Corporation operated a $1.6 million overdraft facility
The Samoa Trust Estate Corporation operated a $1.6 million overdraft facility with the Samoa Commercial Bank in 2016-2017.
The credit agreement with the bank is recorded in the Samoa Trust Estate Corporation (S.T.E.C.) Annual Report for June 30, 2016 to June 30, 2017.
An overdraft facility is a credit agreement made with a financial institution that permits an account holder to use or withdraw more money than they have in their account.
In 2016 the corporation had a $526,620 overdraft facility and the following year it doubled that amount – recording $1,171,148 with the Samoa Commercial Bank to reach $1.697,768.00 in total.
“The Corporation operates an overdraft facility with the Samoa Commercial Bank with a limit of $1,200,000 at an interest rate of 10.5% per annum,” stated the annual report.
“The overdraft is secured with half acres land at Vaitele, Plan 7924, and three quarter acres at Vaitele Plan 10263 with the office building.”
Under the Extraordinary Item of the annual report it stated, “the Cabinet at its meeting held on the 11 January 2006 FK(06)01 approved the writing off of the Samoa Trust Estates Corporation’s debt with the Samoa Land Corporation of $2,557,377.00.”
The report highlighted additional funds were given to the corporation as additional capital contribution, to assist with the settlement of its debt with the Unit Trust of Samoa (U.T.O.S) and the overdraft with Samoa Commercial Bank Limited.
Under the section Summary of Significant Accounting Policies there was an “additional government contribution” of $1,700,000 in 2016.
The terms and conditions of the term loan from UTOS is for five years with an interest of 9.5 per cent per annum. The first repayment of the principal for year 1 is $300,000, the second year $500,000 tala, the third year $800,000 and the fourth year $900,000 and final year principal repayment is $1 million tala. The loan is guaranteed by the government of Samoa.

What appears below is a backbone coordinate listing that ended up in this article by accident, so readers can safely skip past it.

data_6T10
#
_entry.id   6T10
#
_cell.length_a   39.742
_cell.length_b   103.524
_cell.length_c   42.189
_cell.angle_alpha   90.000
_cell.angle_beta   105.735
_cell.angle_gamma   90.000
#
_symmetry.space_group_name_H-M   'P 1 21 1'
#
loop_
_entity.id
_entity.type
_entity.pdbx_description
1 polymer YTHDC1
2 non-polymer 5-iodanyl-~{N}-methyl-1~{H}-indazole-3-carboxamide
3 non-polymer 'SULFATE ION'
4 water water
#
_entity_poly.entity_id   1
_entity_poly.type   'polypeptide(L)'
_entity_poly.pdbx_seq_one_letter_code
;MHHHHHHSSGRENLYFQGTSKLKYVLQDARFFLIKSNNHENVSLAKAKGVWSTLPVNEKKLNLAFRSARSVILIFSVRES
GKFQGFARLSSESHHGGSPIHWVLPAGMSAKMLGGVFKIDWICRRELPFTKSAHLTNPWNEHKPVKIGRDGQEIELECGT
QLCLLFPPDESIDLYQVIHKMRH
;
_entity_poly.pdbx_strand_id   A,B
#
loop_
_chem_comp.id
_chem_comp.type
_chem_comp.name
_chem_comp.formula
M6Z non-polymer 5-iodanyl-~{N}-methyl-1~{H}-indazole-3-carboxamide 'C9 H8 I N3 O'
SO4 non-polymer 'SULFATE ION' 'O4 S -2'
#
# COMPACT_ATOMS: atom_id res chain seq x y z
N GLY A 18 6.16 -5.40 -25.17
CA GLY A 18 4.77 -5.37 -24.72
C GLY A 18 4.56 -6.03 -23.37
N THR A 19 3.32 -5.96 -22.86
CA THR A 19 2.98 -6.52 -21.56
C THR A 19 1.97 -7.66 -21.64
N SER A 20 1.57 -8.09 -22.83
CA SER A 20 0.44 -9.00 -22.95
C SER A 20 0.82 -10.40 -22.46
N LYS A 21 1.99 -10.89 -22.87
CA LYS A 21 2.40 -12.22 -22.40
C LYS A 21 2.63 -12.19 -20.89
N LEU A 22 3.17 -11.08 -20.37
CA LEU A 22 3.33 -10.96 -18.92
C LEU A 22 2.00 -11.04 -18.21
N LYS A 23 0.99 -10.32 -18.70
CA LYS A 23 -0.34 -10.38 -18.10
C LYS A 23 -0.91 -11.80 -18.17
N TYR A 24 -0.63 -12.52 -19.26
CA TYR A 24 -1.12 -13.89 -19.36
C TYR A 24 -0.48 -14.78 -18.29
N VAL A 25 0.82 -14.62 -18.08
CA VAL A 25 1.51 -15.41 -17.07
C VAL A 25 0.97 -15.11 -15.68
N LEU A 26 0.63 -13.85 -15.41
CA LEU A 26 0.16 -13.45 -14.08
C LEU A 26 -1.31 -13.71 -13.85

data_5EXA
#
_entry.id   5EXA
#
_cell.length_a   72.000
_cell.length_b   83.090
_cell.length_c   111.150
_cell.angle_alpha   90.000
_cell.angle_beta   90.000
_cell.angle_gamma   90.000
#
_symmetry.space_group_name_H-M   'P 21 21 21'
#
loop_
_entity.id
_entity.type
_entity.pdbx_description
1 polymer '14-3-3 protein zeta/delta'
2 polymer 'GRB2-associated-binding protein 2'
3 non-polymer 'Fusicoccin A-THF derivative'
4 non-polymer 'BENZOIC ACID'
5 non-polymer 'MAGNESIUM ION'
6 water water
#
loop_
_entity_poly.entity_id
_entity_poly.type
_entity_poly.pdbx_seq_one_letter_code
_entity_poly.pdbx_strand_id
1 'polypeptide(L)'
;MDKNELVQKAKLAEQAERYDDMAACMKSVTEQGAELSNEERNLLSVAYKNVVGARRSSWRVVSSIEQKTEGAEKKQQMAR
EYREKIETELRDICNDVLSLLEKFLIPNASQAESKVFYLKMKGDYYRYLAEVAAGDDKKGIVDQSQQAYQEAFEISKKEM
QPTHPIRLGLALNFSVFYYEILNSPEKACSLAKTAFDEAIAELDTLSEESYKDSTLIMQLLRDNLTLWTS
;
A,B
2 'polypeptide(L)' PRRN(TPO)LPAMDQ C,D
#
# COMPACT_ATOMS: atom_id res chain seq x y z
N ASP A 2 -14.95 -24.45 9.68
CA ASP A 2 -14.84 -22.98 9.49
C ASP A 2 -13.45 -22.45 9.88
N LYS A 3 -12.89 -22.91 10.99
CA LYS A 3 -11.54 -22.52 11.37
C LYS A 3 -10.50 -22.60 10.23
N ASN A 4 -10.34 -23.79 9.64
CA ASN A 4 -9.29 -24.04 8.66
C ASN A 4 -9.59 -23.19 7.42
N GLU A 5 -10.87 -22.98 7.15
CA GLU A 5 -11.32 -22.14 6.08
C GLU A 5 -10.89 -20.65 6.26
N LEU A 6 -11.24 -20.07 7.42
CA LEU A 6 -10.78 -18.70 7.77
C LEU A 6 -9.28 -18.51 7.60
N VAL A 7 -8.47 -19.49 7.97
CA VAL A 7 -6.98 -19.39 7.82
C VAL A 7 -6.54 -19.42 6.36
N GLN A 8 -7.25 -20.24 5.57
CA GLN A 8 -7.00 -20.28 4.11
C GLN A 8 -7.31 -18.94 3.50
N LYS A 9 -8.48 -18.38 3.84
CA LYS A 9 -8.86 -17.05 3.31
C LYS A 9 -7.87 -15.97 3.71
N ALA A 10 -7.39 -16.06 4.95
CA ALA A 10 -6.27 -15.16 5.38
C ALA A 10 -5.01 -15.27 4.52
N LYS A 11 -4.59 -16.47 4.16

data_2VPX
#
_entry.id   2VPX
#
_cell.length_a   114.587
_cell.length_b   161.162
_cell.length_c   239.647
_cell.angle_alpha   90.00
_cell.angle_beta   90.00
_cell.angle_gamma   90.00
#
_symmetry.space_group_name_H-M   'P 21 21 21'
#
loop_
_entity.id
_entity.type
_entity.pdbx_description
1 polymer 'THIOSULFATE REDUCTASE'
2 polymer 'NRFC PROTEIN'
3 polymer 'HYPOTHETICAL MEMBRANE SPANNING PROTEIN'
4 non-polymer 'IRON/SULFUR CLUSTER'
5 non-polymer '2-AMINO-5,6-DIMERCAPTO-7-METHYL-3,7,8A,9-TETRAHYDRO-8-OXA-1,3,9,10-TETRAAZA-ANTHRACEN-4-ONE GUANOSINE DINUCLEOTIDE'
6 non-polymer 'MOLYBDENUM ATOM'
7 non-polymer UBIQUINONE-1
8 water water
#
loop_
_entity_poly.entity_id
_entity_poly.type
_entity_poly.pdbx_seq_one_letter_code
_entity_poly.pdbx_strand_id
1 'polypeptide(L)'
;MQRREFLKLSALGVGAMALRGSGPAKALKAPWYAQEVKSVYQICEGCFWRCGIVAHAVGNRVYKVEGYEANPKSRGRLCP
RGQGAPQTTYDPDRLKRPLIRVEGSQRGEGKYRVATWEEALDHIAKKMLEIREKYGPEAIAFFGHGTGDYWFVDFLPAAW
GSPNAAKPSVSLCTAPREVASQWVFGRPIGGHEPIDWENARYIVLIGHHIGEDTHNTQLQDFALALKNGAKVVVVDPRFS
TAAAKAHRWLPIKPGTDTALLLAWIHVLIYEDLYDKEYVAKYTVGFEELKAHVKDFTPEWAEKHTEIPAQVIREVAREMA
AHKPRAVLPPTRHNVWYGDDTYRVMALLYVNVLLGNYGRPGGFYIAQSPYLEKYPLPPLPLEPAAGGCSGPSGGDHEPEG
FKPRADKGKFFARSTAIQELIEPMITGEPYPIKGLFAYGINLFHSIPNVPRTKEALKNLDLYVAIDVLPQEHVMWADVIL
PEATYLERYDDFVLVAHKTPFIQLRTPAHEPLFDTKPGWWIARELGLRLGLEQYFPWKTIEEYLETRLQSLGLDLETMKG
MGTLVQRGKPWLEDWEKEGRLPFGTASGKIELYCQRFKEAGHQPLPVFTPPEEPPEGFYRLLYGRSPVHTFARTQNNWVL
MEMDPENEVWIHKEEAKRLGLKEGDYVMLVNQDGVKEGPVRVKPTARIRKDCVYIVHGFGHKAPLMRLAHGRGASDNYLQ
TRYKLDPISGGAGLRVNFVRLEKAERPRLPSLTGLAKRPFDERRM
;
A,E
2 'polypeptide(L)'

In total the corporation will pay $3.5million to UTOS for the term of five years.
A Restatement of 2016 Accounts in the report shows that “the 2016 accounts have been restated to reflect the write-off of crop development costs related to previous years for clearance, maintenance and replanting of cocoa, coconut, coffee and avocado.
“The total cost of the write-off is $529,485 in which $349,199 have been written off from M.C.I.L. E.I.F. project income and $180,286 from salaries and wages for cost of labour.”
The report stated “the write-off is a result of a site visit which concluded that the related area of crops are all covered with weeds and is assessed to be unhealthy and would not be harvested in the next 3-4 years.
“A significant cost will be spent to maintain the farm to produce the required results to produce cash flow.”
Under the section Going Concern, the report states the corporation’s continuation as a going concern is dependent on the ability of the board and management to achieve the corporation’s planned activities for the coming years.
“The results for the year ended 30 June 2017 showed trading loss of $885,962 and added to the profits and loss appropriation accounts, it shows accumulated loss of $3,403,535 at 30 June 2017,” according to the annual report.
“The financial statements show working, capital deficit of $3,934,513 (2016: $3,254,426). These factors which raise doubts that the corporation will be able to continue as a going concern, and therefore whether it will realise its assets and extinguish its liabilities in the normal course of the business and at amounts stated in the financial statements.”
S.T.E.C’s main activities are the development and management of plantations on Upolu, wholesaling and retailing cattle, producing and selling coconuts, fire woods and dried copra. The activities that are still in operation as at 30 June 2016 are coconuts, copra, fire woods, taro, banana and livestock. The corporation’s current project of long term crops commenced at the end of May 2011.